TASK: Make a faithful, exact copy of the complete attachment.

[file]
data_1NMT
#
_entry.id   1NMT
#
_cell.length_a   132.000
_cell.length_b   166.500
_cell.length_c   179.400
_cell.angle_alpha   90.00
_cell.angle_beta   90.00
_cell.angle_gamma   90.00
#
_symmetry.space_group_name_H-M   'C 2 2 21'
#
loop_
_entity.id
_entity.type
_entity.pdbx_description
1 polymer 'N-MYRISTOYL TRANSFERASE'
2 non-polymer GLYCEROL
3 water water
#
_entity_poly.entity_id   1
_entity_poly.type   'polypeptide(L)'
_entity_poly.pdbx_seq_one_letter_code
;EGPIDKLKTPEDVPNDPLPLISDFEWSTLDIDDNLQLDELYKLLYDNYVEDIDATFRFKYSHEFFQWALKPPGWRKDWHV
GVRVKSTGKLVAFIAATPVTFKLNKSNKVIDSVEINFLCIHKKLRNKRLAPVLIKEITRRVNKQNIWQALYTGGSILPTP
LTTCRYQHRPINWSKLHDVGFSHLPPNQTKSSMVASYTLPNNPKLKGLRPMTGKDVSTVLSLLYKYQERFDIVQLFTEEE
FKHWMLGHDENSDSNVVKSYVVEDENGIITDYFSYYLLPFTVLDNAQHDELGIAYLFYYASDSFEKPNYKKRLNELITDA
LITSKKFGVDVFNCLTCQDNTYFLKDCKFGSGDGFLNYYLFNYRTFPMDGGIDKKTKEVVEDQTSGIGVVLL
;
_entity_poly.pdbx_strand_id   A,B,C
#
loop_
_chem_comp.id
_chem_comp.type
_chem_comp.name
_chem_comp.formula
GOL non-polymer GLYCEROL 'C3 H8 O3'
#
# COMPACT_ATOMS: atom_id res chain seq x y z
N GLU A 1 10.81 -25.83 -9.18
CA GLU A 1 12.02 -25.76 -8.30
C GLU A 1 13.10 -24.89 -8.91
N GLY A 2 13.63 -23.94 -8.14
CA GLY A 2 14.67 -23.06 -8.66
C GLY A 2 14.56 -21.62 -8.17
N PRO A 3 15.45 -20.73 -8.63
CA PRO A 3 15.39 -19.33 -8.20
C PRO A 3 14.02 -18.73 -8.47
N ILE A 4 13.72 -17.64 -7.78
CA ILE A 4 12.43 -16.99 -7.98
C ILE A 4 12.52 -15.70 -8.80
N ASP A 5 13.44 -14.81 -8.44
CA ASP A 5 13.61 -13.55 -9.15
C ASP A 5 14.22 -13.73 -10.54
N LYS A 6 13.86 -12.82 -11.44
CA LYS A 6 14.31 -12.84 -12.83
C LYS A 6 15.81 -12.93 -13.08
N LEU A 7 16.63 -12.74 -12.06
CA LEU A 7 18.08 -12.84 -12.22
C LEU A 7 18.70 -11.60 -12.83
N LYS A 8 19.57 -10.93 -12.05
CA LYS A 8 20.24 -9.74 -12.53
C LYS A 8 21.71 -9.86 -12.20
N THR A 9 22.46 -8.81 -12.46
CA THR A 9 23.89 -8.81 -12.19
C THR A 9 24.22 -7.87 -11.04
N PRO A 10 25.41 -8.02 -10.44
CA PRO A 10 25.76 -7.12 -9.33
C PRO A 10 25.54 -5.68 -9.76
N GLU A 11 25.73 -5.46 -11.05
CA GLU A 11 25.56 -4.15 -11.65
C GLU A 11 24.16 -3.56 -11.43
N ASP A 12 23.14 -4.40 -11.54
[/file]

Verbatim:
data_1NMT
#
_entry.id   1NMT
#
_cell.length_a   132.000
_cell.length_b   166.500
_cell.length_c   179.400
_cell.angle_alpha   90.00
_cell.angle_beta   90.00
_cell.angle_gamma   90.00
#
_symmetry.space_group_name_H-M   'C 2 2 21'
#
loop_
_entity.id
_entity.type
_entity.pdbx_description
1 polymer 'N-MYRISTOYL TRANSFERASE'
2 non-polymer GLYCEROL
3 water water
#
_entity_poly.entity_id   1
_entity_poly.type   'polypeptide(L)'
_entity_poly.pdbx_seq_one_letter_code
;EGPIDKLKTPEDVPNDPLPLISDFEWSTLDIDDNLQLDELYKLLYDNYVEDIDATFRFKYSHEFFQWALKPPGWRKDWHV
GVRVKSTGKLVAFIAATPVTFKLNKSNKVIDSVEINFLCIHKKLRNKRLAPVLIKEITRRVNKQNIWQALYTGGSILPTP
LTTCRYQHRPINWSKLHDVGFSHLPPNQTKSSMVASYTLPNNPKLKGLRPMTGKDVSTVLSLLYKYQERFDIVQLFTEEE
FKHWMLGHDENSDSNVVKSYVVEDENGIITDYFSYYLLPFTVLDNAQHDELGIAYLFYYASDSFEKPNYKKRLNELITDA
LITSKKFGVDVFNCLTCQDNTYFLKDCKFGSGDGFLNYYLFNYRTFPMDGGIDKKTKEVVEDQTSGIGVVLL
;
_entity_poly.pdbx_strand_id   A,B,C
#
loop_
_chem_comp.id
_chem_comp.type
_chem_comp.name
_chem_comp.formula
GOL non-polymer GLYCEROL 'C3 H8 O3'
#
# COMPACT_ATOMS: atom_id res chain seq x y z
N GLU A 1 10.81 -25.83 -9.18
CA GLU A 1 12.02 -25.76 -8.30
C GLU A 1 13.10 -24.89 -8.91
N GLY A 2 13.63 -23.94 -8.14
CA GLY A 2 14.67 -23.06 -8.66
C GLY A 2 14.56 -21.62 -8.17
N PRO A 3 15.45 -20.73 -8.63
CA PRO A 3 15.39 -19.33 -8.20
C PRO A 3 14.02 -18.73 -8.47
N ILE A 4 13.72 -17.64 -7.78
CA ILE A 4 12.43 -16.99 -7.98
C ILE A 4 12.52 -15.70 -8.80
N ASP A 5 13.44 -14.81 -8.44
CA ASP A 5 13.61 -13.55 -9.15
C ASP A 5 14.22 -13.73 -10.54
N LYS A 6 13.86 -12.82 -11.44
CA LYS A 6 14.31 -12.84 -12.83
C LYS A 6 15.81 -12.93 -13.08
N LEU A 7 16.63 -12.74 -12.06
CA LEU A 7 18.08 -12.84 -12.22
C LEU A 7 18.70 -11.60 -12.83
N LYS A 8 19.57 -10.93 -12.05
CA LYS A 8 20.24 -9.74 -12.53
C LYS A 8 21.71 -9.86 -12.20
N THR A 9 22.46 -8.81 -12.46
CA THR A 9 23.89 -8.81 -12.19
C THR A 9 24.22 -7.87 -11.04
N PRO A 10 25.41 -8.02 -10.44
CA PRO A 10 25.76 -7.12 -9.33
C PRO A 10 25.54 -5.68 -9.76
N GLU A 11 25.73 -5.46 -11.05
CA GLU A 11 25.56 -4.15 -11.65
C GLU A 11 24.16 -3.56 -11.43
N ASP A 12 23.14 -4.40 -11.54